The older I get, the more I am making, yes you read that right, MAKING myself enjoy REAL food with REAL ingredients. Its what drives my passion for gardening and small scale homesteading. If there are just a handful of things I can instill in my kids, one of them will be to appreciate Real food. Not food-like items that has been created in some lab with a label full of ingredients that I cant even read. Not food that has been sprayed with poison in the fields but has been labeled as safe to eat (If the bugs don’t want it, or die from eating it, why should we?!). Not food that has a week’s worth of sugar consumption hidden in it, to mask the taste. But REAL food.
“The best food in the world is straight from the garden, with very little done to it. It’s authentic”-Quote from the movie ‘Paris can wait’. For the past week, everyday after school, me and the girls have been walking around the property eating our fill of dewberries and the occasional strawberry. We wind back up at our Kitchen garden, where we pull up fresh carrots and sit on the back steps, crunching away to the sweet songs of the mocking bird perched up high on the light wire above us. At dusk, we go to the chicken house and collect fresh eggs and put in the egg skelter sitting on our kitchen top. Its moments like these, that I hope will stay with me when I’m old and grey. Seeing those little stained berry faces smiling and laughing with each other. The look of accomplishment they have when they pick and eat produce that THEY helped grow and take care of. The satisfaction of getting fresh yard eggs from a clean and chemical free environment from chickens that are not just taken care of, but loved (albeit roughly loved sometimes HA).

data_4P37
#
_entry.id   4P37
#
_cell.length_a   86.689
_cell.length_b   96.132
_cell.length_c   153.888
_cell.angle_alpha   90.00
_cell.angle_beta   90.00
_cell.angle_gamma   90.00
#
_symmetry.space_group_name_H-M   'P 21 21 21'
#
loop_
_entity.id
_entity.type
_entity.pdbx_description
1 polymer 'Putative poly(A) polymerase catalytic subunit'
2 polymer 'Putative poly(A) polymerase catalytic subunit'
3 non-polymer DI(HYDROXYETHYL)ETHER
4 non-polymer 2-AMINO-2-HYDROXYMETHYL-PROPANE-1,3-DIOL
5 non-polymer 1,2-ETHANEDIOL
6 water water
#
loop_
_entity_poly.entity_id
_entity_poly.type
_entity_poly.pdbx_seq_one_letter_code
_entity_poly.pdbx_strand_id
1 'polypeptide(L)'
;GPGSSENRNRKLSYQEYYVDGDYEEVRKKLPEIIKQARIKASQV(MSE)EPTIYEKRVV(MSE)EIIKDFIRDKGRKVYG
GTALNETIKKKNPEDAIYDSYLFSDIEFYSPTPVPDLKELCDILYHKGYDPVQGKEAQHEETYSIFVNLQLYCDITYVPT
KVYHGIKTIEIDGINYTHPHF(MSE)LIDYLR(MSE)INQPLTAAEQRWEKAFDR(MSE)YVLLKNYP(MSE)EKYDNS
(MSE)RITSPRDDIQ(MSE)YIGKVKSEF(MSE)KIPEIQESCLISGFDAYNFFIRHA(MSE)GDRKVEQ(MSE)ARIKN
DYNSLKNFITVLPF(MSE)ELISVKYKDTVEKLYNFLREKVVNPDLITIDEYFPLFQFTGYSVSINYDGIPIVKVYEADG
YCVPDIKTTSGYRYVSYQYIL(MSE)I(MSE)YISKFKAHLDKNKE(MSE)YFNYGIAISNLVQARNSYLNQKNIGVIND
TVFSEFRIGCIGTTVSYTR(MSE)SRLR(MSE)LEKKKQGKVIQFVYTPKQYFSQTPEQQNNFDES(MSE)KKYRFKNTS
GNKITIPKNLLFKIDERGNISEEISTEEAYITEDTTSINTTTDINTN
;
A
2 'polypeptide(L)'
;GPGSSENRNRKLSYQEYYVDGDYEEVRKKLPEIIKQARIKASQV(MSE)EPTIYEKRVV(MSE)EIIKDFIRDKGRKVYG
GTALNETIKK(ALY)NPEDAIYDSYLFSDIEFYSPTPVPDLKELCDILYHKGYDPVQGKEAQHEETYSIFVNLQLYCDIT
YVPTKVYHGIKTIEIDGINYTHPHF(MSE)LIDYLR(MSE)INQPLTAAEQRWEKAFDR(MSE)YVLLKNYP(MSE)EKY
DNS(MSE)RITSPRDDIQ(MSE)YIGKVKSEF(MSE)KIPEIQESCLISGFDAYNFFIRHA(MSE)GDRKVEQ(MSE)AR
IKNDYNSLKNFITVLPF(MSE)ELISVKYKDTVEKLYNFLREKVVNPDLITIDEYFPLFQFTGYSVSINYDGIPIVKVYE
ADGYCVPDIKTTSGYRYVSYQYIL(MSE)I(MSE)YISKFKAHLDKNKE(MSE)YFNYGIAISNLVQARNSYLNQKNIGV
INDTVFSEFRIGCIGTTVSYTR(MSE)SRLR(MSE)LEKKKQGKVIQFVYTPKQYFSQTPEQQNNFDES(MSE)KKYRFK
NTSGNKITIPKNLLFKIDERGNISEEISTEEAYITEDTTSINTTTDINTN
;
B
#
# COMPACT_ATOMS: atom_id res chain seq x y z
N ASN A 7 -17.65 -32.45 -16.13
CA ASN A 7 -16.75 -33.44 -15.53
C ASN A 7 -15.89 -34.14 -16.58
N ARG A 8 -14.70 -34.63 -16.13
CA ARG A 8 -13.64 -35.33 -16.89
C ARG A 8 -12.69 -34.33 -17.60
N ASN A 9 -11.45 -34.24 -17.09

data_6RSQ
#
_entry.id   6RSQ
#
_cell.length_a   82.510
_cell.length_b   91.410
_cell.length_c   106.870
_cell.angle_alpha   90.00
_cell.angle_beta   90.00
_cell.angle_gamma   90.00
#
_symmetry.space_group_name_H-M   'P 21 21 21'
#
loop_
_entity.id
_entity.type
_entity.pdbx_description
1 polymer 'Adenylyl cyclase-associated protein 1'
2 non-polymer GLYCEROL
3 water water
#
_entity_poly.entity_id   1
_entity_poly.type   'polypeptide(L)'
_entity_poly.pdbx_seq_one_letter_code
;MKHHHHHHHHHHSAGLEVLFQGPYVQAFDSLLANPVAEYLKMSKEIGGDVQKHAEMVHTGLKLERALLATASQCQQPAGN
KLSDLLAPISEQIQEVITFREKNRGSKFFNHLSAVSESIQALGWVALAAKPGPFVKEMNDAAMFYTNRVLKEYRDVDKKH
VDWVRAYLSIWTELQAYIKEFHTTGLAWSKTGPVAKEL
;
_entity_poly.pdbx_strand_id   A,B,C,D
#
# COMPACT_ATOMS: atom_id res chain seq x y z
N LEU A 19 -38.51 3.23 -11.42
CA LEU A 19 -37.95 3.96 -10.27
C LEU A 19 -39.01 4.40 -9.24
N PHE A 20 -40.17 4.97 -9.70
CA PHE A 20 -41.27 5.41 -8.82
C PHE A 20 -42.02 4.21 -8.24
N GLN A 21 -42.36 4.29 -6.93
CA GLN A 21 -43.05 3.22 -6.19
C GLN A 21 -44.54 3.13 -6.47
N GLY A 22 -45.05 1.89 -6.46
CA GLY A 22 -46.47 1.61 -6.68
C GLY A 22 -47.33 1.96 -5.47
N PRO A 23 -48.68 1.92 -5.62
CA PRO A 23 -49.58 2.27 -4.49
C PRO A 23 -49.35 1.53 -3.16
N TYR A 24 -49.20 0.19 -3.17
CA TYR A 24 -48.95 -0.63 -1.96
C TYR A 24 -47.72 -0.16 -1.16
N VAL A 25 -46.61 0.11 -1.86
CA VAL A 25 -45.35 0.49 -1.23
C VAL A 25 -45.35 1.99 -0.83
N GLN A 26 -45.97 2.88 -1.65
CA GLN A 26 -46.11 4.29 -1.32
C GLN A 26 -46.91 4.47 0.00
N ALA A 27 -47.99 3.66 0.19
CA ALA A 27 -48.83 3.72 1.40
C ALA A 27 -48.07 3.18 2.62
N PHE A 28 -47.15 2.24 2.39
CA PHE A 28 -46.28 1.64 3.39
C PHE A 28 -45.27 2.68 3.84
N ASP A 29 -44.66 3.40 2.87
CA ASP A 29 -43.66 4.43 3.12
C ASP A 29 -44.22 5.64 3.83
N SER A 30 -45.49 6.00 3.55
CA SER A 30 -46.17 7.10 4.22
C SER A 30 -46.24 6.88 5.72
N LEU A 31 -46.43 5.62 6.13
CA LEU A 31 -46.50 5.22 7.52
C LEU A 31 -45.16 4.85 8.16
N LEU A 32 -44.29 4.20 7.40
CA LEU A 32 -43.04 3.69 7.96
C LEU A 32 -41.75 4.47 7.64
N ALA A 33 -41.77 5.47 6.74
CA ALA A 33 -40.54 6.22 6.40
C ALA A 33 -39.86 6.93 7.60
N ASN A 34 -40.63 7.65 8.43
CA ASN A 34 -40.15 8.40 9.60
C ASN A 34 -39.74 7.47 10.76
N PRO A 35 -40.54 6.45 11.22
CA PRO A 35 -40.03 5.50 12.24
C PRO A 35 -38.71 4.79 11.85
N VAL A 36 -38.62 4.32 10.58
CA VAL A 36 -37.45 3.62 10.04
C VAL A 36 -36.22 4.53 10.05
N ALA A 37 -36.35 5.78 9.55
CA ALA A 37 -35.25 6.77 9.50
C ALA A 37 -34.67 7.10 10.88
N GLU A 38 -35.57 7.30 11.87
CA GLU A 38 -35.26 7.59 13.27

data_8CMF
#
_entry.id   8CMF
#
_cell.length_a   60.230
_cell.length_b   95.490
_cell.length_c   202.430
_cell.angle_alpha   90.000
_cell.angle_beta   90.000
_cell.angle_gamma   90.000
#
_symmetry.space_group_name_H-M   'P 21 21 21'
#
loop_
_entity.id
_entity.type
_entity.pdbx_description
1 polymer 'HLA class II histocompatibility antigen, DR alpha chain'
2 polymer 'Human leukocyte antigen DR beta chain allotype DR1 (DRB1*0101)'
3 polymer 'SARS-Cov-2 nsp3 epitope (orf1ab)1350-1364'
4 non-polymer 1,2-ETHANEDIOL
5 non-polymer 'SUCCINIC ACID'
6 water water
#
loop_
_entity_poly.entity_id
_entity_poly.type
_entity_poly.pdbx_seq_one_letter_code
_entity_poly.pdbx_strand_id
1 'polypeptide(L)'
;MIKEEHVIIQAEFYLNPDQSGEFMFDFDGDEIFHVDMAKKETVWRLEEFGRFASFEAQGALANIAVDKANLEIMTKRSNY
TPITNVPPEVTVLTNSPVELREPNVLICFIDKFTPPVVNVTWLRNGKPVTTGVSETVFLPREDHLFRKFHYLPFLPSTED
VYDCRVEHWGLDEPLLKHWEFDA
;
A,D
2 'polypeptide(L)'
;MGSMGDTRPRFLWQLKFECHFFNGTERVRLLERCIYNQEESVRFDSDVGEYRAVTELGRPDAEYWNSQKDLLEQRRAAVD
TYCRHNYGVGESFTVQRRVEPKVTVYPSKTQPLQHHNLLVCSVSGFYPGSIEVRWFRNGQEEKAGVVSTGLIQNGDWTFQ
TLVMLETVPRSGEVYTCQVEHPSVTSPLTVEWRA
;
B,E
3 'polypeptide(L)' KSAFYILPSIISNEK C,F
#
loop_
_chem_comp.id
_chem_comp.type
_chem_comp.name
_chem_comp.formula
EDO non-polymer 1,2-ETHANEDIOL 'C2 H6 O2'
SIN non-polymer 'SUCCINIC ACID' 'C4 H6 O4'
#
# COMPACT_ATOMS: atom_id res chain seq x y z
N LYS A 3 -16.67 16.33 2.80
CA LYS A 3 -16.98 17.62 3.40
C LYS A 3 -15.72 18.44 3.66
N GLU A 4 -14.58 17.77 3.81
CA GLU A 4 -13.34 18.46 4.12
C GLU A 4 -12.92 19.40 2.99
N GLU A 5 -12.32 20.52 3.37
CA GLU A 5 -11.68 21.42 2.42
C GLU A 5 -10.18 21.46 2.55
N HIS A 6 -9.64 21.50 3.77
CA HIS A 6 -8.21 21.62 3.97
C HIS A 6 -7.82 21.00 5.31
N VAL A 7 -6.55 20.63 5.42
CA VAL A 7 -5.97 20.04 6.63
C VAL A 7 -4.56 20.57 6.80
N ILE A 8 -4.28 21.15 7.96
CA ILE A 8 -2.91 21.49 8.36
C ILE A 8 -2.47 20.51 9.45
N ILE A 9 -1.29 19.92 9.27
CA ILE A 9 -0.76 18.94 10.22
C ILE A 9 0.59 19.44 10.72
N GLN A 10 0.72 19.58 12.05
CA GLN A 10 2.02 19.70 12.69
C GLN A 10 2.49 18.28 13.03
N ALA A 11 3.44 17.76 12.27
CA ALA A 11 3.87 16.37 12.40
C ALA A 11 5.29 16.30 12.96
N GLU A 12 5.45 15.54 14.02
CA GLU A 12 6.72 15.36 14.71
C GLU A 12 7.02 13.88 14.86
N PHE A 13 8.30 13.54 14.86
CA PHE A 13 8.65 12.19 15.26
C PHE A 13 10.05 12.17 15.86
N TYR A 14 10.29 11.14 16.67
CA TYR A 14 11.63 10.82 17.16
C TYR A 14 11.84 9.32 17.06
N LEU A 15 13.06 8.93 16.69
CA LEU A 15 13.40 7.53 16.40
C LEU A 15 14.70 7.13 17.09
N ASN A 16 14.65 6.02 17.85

Between my Freshman and Sophomore year of College, I took a couple of college courses in Italy. I was completely shell shocked at the difference in Real Italian food and “Americanized” Italian Food. It horrifies me now to say, but I was DISAPPOINTED with the food! Their normal meals weren’t the elaborate dishes I associated with Italy. The Pizza didn’t have an inch thick crust (I was a Thick Crust gal back then), there was NO Pepperoni ANYWHERE and the Eggplant Parmesan’s Eggplant wasn’t coated in flour and deep fried in oil but rather baked with olive oil and herbs! The romantic version of Italia’s awesome cuisine was greeted with disbelief and dissatisfaction by my palate created by my “Standard American Diet”. If it wasn’t deep fried, sickeningly sweet and a portion big enough for a family of 4, I wasn’t impressed. Reading entries from my travel journal, I (foolishly) complained about the food, but went on about how good the fresh pastries and gelato were. I also wrote about how expensive a can of Coca Cola was, compared to Water, Wine or Coffee-their main beverages. I would splash out the equivalent of $3 for an 8-12 oz can of Coke! Amazingly, by the end of my 5 week trip, I was singing a slightly different tune to the tastes of Italy. I was appreciating the tastes of the daily hand made pastas and breads, good quality local Olive Oils and fresh produce. I actually ENJOYED drinking the water with my meal instead of paying a ton of money for a small warm glass of Coke. A year later, I had a similar experience while studying in England. Their traditional foods were “like sooo bland and not good like American food”. However, the UK was quite different from Italy 12 years ago and I was able to eat my full of Pizza Hut, KFC and Cheeseburgers in any of the larger towns.